Movie Review: Munich
It’s always interesting, to me anyway, when my entertainment choices in a short period of time all coincidentally share similar themes. For example, before seeing Munich I recently read the graphic novels The Fixer and Persepolis 1 & 2. All of these deal with the perpetuation of violence and the toll war takes on individuals, although the “war” in Munich isn’t a specific conflict, but the ongoing violence between Israelis and Palestinians.
Although, while watching Munich, my bullshit detector didn’t go off like it did while reading The Fixer (you can read my review here). But Joe Sacco’s graphic “novel” is actually a work of comics journalism while Steven Spielberg’s film is a fictional work “inspired by a true story” (as one of the opening title cards claims). But what’s the “true” story here?
Yes, it’s true a group of Palestinian terrorists calling themselves Black September took hostage and subsequently killed 11 Israeli athletes at the 1972 Summer Olympics. It’s also true that many of those terrorists were eventually killed themselves in the years that followed. But is any of the story of Avner (Eric Bana), a Mossad assassin who claims to have killed some of those Palestinians, actually true? Or is all of that just the work of a man with an overactive imagination like The Fixer‘s Neven?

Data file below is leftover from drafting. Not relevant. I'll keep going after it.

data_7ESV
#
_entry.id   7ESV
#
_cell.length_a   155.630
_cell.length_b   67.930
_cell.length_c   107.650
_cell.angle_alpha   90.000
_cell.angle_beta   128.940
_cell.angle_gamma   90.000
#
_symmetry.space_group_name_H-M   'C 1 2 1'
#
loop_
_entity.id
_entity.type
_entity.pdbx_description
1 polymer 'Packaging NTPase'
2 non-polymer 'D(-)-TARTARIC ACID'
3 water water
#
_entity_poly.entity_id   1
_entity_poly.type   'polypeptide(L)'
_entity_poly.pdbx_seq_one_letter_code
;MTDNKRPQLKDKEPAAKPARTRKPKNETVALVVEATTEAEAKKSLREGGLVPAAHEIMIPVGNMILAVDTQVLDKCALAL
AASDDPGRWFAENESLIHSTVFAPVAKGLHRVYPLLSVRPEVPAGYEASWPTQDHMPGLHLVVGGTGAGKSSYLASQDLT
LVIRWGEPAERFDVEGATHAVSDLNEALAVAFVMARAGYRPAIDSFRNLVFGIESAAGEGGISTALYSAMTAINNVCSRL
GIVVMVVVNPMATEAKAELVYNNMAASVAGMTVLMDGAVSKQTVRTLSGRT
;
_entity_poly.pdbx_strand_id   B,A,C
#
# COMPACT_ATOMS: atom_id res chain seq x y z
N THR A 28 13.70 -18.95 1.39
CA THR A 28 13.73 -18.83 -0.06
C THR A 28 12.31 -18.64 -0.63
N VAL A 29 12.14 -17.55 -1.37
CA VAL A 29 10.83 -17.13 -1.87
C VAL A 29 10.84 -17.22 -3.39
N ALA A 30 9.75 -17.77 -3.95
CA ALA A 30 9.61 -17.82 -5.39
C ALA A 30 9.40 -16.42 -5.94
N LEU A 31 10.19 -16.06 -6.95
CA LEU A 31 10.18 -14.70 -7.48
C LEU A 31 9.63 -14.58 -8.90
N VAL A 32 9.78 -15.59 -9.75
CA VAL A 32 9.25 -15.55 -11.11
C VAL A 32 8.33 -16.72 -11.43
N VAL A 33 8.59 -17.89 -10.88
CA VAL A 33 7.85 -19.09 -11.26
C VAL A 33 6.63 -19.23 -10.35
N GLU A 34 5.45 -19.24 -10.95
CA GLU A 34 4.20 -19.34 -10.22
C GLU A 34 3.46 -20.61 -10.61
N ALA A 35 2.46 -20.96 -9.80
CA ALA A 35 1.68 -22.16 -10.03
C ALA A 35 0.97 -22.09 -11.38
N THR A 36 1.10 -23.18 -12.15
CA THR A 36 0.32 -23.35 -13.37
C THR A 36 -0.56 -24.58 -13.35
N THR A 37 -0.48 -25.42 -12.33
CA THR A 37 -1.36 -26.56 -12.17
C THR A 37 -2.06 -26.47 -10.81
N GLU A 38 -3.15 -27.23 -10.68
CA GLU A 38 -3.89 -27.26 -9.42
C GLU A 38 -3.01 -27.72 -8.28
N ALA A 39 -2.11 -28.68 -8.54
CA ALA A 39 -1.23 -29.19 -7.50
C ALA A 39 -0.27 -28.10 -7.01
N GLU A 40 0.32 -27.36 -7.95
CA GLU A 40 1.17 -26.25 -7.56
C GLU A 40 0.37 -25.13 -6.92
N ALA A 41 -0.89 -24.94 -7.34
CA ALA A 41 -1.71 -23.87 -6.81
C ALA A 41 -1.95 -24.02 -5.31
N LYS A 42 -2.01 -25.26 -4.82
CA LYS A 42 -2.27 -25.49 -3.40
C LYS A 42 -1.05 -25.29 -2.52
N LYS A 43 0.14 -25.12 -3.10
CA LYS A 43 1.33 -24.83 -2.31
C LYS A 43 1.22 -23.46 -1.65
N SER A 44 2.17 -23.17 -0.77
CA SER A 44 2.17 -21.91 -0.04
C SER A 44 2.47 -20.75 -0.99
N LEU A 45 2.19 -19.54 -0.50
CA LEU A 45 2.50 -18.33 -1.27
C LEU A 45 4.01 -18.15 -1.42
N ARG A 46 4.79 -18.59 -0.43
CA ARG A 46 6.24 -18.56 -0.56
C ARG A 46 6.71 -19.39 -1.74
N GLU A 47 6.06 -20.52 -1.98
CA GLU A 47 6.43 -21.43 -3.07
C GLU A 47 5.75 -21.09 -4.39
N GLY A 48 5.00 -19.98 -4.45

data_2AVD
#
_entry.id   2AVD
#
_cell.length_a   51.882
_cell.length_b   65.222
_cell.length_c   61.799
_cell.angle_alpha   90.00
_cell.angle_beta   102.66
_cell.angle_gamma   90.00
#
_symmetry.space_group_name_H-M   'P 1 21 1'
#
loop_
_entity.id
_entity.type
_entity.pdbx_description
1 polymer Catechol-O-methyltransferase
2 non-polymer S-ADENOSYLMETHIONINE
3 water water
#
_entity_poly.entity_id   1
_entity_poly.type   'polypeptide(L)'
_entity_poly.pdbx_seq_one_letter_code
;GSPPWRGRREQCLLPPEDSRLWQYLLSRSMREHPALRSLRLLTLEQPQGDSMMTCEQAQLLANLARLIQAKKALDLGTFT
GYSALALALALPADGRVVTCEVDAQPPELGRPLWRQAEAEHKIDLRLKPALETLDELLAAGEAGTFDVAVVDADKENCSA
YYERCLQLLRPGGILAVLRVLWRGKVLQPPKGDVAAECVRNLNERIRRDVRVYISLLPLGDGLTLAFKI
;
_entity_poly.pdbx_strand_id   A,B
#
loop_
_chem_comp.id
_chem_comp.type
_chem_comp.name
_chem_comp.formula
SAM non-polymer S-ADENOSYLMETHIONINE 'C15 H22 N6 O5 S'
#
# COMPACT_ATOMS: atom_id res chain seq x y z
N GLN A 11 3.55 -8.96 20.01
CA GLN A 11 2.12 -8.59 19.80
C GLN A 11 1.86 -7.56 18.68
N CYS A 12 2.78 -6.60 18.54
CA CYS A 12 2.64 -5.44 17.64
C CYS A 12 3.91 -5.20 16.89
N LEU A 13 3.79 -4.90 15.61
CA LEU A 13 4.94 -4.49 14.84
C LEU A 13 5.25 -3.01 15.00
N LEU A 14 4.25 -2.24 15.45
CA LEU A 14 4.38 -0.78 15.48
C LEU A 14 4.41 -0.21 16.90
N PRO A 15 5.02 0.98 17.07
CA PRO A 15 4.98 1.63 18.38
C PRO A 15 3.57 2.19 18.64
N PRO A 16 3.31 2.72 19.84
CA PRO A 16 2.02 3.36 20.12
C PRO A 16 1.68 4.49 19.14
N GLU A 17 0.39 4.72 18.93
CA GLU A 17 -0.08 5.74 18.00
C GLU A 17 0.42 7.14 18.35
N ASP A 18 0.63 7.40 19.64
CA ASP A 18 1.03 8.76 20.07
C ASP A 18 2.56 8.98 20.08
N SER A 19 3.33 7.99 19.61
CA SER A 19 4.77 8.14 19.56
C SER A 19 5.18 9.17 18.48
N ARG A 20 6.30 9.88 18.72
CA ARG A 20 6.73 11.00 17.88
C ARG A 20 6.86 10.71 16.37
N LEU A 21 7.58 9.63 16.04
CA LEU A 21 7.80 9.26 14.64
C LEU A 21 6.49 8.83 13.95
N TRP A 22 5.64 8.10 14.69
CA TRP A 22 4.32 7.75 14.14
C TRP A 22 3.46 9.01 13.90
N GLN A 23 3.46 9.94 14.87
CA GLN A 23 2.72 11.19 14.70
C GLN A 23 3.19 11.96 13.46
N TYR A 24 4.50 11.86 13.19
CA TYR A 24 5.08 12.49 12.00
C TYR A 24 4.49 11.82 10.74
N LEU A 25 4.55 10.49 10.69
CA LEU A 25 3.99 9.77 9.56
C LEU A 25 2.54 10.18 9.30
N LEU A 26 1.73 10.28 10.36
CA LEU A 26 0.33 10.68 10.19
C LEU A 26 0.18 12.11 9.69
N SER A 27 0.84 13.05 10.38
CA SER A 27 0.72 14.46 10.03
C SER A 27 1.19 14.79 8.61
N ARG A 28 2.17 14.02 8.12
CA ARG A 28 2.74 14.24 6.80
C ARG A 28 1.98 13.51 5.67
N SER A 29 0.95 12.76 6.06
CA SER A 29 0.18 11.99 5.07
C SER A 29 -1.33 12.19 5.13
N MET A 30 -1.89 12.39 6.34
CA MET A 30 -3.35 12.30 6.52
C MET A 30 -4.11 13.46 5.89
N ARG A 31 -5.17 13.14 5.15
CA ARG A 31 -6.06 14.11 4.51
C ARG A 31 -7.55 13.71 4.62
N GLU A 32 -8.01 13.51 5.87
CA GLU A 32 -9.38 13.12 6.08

The film is based on the book Vengeance: The True Story of an Israeli Counter-Terrorist Team by George Jones. I haven’t read Vengeance, but the description sounds as though the film follows it very closely and that there’s only one source of the tale, the main character of Avner. There’s a debate going on in the Amazon.com reviews of the book about whether anything this Avner says is actually true.
But, like The Fixer, it almost doesn’t matter if any of it is fact or fiction since the main objective of both works is to explore the fog that enshouds horrific events, such as the Bosnian War and the 1972 Olympic massacre.
Munich raises a whole host of issues regarding the Israeli-Palestinian conflict and mostly questions Israel’s role in it’s escalation, whether the country actually participated in these illegal events or not. And while earlier this year, Spielberg was a promotional machine for War of the Worlds defending Tom Cruise and whether or not his religion believes in space aliens, the director has pulled a Steve Ditko and is letting Munich stand on its own without letting his personal beliefs guide viewers’ own interpretations of the film.